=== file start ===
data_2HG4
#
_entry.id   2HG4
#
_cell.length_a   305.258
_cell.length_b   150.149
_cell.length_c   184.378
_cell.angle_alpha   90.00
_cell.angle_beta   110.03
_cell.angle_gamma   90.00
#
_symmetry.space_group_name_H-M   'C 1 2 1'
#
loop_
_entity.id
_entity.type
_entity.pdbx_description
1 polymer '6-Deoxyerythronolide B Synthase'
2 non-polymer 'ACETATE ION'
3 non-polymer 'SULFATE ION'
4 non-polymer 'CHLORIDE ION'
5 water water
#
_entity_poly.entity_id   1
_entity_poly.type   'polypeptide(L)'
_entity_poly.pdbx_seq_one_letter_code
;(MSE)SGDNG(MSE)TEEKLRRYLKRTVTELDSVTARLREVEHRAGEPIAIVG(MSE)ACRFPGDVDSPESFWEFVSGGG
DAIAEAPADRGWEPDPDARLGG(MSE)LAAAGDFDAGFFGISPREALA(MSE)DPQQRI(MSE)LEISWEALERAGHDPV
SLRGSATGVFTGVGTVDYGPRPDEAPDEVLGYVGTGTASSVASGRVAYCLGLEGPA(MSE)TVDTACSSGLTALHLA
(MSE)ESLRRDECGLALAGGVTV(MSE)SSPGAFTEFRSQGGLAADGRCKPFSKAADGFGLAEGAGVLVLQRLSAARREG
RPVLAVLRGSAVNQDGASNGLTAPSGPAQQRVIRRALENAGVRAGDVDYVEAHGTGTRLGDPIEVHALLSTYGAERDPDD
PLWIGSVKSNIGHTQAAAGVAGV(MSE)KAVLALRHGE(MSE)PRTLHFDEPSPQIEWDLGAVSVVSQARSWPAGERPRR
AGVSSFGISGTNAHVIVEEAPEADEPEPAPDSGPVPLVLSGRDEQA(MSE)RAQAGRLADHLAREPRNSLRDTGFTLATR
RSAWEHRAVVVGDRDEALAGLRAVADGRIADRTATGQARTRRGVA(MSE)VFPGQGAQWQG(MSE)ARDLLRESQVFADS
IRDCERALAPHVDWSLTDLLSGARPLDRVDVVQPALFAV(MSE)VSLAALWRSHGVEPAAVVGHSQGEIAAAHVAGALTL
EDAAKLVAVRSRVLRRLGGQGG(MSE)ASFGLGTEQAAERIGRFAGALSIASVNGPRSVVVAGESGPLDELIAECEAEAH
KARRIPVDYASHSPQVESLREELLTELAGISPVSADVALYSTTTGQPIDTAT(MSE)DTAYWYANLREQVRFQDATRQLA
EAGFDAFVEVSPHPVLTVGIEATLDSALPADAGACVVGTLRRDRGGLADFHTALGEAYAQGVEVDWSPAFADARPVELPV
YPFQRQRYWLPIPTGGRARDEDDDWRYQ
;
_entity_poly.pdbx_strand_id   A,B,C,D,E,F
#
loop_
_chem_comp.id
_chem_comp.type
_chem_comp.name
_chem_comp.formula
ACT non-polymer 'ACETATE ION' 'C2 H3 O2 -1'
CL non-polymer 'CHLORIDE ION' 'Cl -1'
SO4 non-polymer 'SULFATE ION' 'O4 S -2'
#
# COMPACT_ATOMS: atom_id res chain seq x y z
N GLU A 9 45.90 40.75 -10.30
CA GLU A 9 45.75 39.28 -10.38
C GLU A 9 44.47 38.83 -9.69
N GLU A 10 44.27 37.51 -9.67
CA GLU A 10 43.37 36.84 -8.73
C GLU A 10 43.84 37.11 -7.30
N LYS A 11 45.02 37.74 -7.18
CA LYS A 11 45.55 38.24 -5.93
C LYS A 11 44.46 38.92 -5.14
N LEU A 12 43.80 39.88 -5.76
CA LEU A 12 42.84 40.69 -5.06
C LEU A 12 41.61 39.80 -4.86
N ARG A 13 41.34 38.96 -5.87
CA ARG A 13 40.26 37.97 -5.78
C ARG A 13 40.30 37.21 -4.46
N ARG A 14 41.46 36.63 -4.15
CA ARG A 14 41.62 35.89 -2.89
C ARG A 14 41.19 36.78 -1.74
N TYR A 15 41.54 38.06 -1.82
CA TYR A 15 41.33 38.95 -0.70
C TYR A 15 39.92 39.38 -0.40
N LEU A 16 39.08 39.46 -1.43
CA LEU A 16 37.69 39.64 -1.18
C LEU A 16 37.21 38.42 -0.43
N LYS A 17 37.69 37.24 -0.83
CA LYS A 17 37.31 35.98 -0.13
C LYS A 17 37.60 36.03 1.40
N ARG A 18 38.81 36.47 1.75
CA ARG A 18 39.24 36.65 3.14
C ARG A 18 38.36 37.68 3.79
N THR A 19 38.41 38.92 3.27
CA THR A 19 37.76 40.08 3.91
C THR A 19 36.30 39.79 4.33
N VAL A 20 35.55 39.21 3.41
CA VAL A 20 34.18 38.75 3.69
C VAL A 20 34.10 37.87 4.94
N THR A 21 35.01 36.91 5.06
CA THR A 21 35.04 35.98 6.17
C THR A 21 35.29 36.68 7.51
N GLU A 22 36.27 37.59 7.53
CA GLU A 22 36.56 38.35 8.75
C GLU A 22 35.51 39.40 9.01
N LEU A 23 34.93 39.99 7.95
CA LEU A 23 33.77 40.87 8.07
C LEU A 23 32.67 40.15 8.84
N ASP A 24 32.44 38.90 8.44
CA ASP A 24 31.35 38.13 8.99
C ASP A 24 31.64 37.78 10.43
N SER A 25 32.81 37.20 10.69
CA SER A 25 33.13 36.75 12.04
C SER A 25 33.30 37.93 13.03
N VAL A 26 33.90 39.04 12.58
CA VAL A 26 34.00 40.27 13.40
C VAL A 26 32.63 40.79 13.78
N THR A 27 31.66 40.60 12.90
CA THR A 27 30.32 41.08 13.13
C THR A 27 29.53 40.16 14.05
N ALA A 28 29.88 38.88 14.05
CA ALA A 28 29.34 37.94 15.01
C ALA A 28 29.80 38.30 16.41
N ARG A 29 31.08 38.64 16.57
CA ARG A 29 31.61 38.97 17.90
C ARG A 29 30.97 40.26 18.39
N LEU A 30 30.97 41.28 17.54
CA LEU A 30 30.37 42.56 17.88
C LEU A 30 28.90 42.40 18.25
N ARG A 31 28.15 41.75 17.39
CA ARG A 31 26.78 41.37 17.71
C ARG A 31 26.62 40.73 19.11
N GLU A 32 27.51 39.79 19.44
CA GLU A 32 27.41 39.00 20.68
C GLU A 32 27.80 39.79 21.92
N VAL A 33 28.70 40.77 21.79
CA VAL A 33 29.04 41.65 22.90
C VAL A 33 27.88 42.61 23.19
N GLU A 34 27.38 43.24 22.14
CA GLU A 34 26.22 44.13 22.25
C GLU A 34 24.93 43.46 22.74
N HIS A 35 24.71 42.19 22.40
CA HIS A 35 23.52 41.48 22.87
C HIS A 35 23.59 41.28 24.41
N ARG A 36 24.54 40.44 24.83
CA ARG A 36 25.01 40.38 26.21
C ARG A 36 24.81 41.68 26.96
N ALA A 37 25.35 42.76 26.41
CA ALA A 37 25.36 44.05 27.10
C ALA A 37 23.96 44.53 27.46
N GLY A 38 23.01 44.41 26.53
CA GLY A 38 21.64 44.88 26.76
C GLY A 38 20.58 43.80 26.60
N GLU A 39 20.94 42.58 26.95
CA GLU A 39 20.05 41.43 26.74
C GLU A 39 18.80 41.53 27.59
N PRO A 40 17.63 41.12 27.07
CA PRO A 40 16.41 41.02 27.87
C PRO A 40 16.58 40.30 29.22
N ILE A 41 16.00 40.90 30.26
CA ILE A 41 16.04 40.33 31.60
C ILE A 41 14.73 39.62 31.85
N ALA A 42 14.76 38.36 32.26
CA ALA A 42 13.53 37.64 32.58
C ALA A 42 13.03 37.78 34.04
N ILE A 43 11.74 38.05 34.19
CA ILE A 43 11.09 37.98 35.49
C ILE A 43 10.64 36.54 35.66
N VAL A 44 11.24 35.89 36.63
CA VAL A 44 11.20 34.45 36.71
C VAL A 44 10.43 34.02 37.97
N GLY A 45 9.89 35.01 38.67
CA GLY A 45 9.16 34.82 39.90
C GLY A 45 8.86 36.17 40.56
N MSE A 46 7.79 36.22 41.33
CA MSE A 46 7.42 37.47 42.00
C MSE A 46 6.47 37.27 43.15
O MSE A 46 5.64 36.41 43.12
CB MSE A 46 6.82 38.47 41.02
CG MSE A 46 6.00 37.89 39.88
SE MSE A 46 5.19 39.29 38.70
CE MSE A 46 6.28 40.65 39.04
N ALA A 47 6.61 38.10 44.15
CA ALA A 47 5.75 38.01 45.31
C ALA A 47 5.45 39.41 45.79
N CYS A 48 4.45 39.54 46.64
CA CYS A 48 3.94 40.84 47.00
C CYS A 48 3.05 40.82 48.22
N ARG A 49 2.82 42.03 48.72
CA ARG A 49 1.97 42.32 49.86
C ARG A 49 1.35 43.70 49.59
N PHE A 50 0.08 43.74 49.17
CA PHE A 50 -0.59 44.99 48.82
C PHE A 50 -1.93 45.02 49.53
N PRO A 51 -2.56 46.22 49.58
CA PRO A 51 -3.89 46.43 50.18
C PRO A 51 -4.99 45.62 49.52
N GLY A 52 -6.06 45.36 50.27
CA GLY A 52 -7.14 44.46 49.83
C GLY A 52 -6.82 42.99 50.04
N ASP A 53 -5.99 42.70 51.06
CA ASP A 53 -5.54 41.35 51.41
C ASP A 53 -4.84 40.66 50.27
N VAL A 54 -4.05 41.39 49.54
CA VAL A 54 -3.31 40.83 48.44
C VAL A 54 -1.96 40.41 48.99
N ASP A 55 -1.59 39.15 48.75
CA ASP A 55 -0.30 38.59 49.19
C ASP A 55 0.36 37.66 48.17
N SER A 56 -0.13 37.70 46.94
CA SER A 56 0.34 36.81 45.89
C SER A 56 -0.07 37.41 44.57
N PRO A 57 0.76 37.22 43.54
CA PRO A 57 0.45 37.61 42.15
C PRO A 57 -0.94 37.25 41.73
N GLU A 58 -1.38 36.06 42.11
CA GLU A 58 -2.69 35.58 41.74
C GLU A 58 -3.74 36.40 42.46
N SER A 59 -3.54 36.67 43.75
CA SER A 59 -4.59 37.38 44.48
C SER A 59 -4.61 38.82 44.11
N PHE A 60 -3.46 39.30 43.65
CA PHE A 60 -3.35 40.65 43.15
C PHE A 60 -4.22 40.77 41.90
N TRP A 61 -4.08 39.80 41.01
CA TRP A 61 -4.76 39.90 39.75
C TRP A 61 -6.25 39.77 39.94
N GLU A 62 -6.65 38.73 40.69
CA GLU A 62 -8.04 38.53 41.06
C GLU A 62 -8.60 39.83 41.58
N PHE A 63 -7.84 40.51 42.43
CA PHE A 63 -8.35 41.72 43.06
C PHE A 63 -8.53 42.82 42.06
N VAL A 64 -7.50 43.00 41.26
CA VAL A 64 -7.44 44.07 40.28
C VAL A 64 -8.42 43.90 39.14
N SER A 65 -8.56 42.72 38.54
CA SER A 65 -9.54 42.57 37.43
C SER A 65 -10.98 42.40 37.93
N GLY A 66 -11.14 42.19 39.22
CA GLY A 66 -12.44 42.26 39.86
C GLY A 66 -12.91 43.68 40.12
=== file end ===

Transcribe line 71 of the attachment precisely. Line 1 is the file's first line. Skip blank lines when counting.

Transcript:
N TYR A 15 41.54 38.06 -1.82